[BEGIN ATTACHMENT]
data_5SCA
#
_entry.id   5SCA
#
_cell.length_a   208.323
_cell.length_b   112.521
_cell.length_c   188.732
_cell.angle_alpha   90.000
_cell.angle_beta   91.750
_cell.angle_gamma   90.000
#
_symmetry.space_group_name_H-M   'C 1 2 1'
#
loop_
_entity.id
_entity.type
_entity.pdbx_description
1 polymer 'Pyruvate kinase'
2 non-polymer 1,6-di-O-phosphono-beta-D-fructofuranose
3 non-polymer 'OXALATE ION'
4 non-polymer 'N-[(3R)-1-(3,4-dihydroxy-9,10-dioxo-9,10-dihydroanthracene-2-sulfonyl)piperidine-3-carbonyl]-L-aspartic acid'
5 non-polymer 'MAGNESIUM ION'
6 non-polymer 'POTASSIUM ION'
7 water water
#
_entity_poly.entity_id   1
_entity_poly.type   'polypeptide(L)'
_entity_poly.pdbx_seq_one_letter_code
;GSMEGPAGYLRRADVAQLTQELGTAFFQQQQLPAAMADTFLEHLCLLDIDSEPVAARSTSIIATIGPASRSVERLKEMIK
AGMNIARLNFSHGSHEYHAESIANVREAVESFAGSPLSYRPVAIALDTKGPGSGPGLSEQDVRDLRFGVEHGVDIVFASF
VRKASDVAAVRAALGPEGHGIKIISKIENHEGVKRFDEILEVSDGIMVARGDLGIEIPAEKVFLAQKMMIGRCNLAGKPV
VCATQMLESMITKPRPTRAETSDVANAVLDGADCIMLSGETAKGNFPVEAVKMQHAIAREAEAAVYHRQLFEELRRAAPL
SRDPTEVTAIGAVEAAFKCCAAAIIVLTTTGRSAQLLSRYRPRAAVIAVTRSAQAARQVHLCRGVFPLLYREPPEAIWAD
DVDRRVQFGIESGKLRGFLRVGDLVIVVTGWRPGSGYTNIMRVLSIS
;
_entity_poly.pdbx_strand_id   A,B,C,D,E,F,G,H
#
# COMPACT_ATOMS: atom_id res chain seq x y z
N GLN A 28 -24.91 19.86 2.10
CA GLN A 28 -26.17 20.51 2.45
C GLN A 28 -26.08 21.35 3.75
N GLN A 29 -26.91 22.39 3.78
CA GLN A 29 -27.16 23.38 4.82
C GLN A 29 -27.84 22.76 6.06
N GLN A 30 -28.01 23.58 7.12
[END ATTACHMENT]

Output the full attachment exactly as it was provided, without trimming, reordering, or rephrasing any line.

data_5SCA
#
_entry.id   5SCA
#
_cell.length_a   208.323
_cell.length_b   112.521
_cell.length_c   188.732
_cell.angle_alpha   90.000
_cell.angle_beta   91.750
_cell.angle_gamma   90.000
#
_symmetry.space_group_name_H-M   'C 1 2 1'
#
loop_
_entity.id
_entity.type
_entity.pdbx_description
1 polymer 'Pyruvate kinase'
2 non-polymer 1,6-di-O-phosphono-beta-D-fructofuranose
3 non-polymer 'OXALATE ION'
4 non-polymer 'N-[(3R)-1-(3,4-dihydroxy-9,10-dioxo-9,10-dihydroanthracene-2-sulfonyl)piperidine-3-carbonyl]-L-aspartic acid'
5 non-polymer 'MAGNESIUM ION'
6 non-polymer 'POTASSIUM ION'
7 water water
#
_entity_poly.entity_id   1
_entity_poly.type   'polypeptide(L)'
_entity_poly.pdbx_seq_one_letter_code
;GSMEGPAGYLRRADVAQLTQELGTAFFQQQQLPAAMADTFLEHLCLLDIDSEPVAARSTSIIATIGPASRSVERLKEMIK
AGMNIARLNFSHGSHEYHAESIANVREAVESFAGSPLSYRPVAIALDTKGPGSGPGLSEQDVRDLRFGVEHGVDIVFASF
VRKASDVAAVRAALGPEGHGIKIISKIENHEGVKRFDEILEVSDGIMVARGDLGIEIPAEKVFLAQKMMIGRCNLAGKPV
VCATQMLESMITKPRPTRAETSDVANAVLDGADCIMLSGETAKGNFPVEAVKMQHAIAREAEAAVYHRQLFEELRRAAPL
SRDPTEVTAIGAVEAAFKCCAAAIIVLTTTGRSAQLLSRYRPRAAVIAVTRSAQAARQVHLCRGVFPLLYREPPEAIWAD
DVDRRVQFGIESGKLRGFLRVGDLVIVVTGWRPGSGYTNIMRVLSIS
;
_entity_poly.pdbx_strand_id   A,B,C,D,E,F,G,H
#
# COMPACT_ATOMS: atom_id res chain seq x y z
N GLN A 28 -24.91 19.86 2.10
CA GLN A 28 -26.17 20.51 2.45
C GLN A 28 -26.08 21.35 3.75
N GLN A 29 -26.91 22.39 3.78
CA GLN A 29 -27.16 23.38 4.82
C GLN A 29 -27.84 22.76 6.06
N GLN A 30 -28.01 23.58 7.12